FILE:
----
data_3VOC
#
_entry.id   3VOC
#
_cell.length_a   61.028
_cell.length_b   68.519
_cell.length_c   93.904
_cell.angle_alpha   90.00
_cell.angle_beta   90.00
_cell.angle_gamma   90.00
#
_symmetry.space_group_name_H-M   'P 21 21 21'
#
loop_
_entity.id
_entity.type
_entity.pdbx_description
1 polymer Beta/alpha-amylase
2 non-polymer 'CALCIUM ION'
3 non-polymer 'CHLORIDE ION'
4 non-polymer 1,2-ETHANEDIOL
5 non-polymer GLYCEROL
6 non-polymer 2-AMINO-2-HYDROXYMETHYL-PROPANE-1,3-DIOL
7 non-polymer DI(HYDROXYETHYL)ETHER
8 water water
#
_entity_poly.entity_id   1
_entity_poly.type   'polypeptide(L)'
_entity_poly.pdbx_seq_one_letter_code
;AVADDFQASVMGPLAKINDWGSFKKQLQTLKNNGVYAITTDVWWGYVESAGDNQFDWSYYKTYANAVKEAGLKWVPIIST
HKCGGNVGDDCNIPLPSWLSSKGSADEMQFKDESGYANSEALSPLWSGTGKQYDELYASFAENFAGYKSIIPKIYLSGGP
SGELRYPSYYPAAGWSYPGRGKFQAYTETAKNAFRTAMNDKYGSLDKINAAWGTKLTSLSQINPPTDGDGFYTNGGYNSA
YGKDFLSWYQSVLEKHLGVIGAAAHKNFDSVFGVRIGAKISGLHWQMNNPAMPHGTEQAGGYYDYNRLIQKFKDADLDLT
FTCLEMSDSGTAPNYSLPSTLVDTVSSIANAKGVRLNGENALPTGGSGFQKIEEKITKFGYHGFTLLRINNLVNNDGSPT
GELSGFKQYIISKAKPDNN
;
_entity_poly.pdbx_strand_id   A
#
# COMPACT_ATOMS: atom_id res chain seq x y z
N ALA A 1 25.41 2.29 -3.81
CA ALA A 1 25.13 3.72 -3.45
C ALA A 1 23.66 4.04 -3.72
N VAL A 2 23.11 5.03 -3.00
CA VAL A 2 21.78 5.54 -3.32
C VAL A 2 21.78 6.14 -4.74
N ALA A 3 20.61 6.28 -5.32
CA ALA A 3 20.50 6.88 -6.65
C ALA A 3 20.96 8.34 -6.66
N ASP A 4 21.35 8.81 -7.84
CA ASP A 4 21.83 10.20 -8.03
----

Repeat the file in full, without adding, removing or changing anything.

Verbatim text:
data_3VOC
#
_entry.id   3VOC
#
_cell.length_a   61.028
_cell.length_b   68.519
_cell.length_c   93.904
_cell.angle_alpha   90.00
_cell.angle_beta   90.00
_cell.angle_gamma   90.00
#
_symmetry.space_group_name_H-M   'P 21 21 21'
#
loop_
_entity.id
_entity.type
_entity.pdbx_description
1 polymer Beta/alpha-amylase
2 non-polymer 'CALCIUM ION'
3 non-polymer 'CHLORIDE ION'
4 non-polymer 1,2-ETHANEDIOL
5 non-polymer GLYCEROL
6 non-polymer 2-AMINO-2-HYDROXYMETHYL-PROPANE-1,3-DIOL
7 non-polymer DI(HYDROXYETHYL)ETHER
8 water water
#
_entity_poly.entity_id   1
_entity_poly.type   'polypeptide(L)'
_entity_poly.pdbx_seq_one_letter_code
;AVADDFQASVMGPLAKINDWGSFKKQLQTLKNNGVYAITTDVWWGYVESAGDNQFDWSYYKTYANAVKEAGLKWVPIIST
HKCGGNVGDDCNIPLPSWLSSKGSADEMQFKDESGYANSEALSPLWSGTGKQYDELYASFAENFAGYKSIIPKIYLSGGP
SGELRYPSYYPAAGWSYPGRGKFQAYTETAKNAFRTAMNDKYGSLDKINAAWGTKLTSLSQINPPTDGDGFYTNGGYNSA
YGKDFLSWYQSVLEKHLGVIGAAAHKNFDSVFGVRIGAKISGLHWQMNNPAMPHGTEQAGGYYDYNRLIQKFKDADLDLT
FTCLEMSDSGTAPNYSLPSTLVDTVSSIANAKGVRLNGENALPTGGSGFQKIEEKITKFGYHGFTLLRINNLVNNDGSPT
GELSGFKQYIISKAKPDNN
;
_entity_poly.pdbx_strand_id   A
#
# COMPACT_ATOMS: atom_id res chain seq x y z
N ALA A 1 25.41 2.29 -3.81
CA ALA A 1 25.13 3.72 -3.45
C ALA A 1 23.66 4.04 -3.72
N VAL A 2 23.11 5.03 -3.00
CA VAL A 2 21.78 5.54 -3.32
C VAL A 2 21.78 6.14 -4.74
N ALA A 3 20.61 6.28 -5.32
CA ALA A 3 20.50 6.88 -6.65
C ALA A 3 20.96 8.34 -6.66
N ASP A 4 21.35 8.81 -7.84
CA ASP A 4 21.83 10.20 -8.03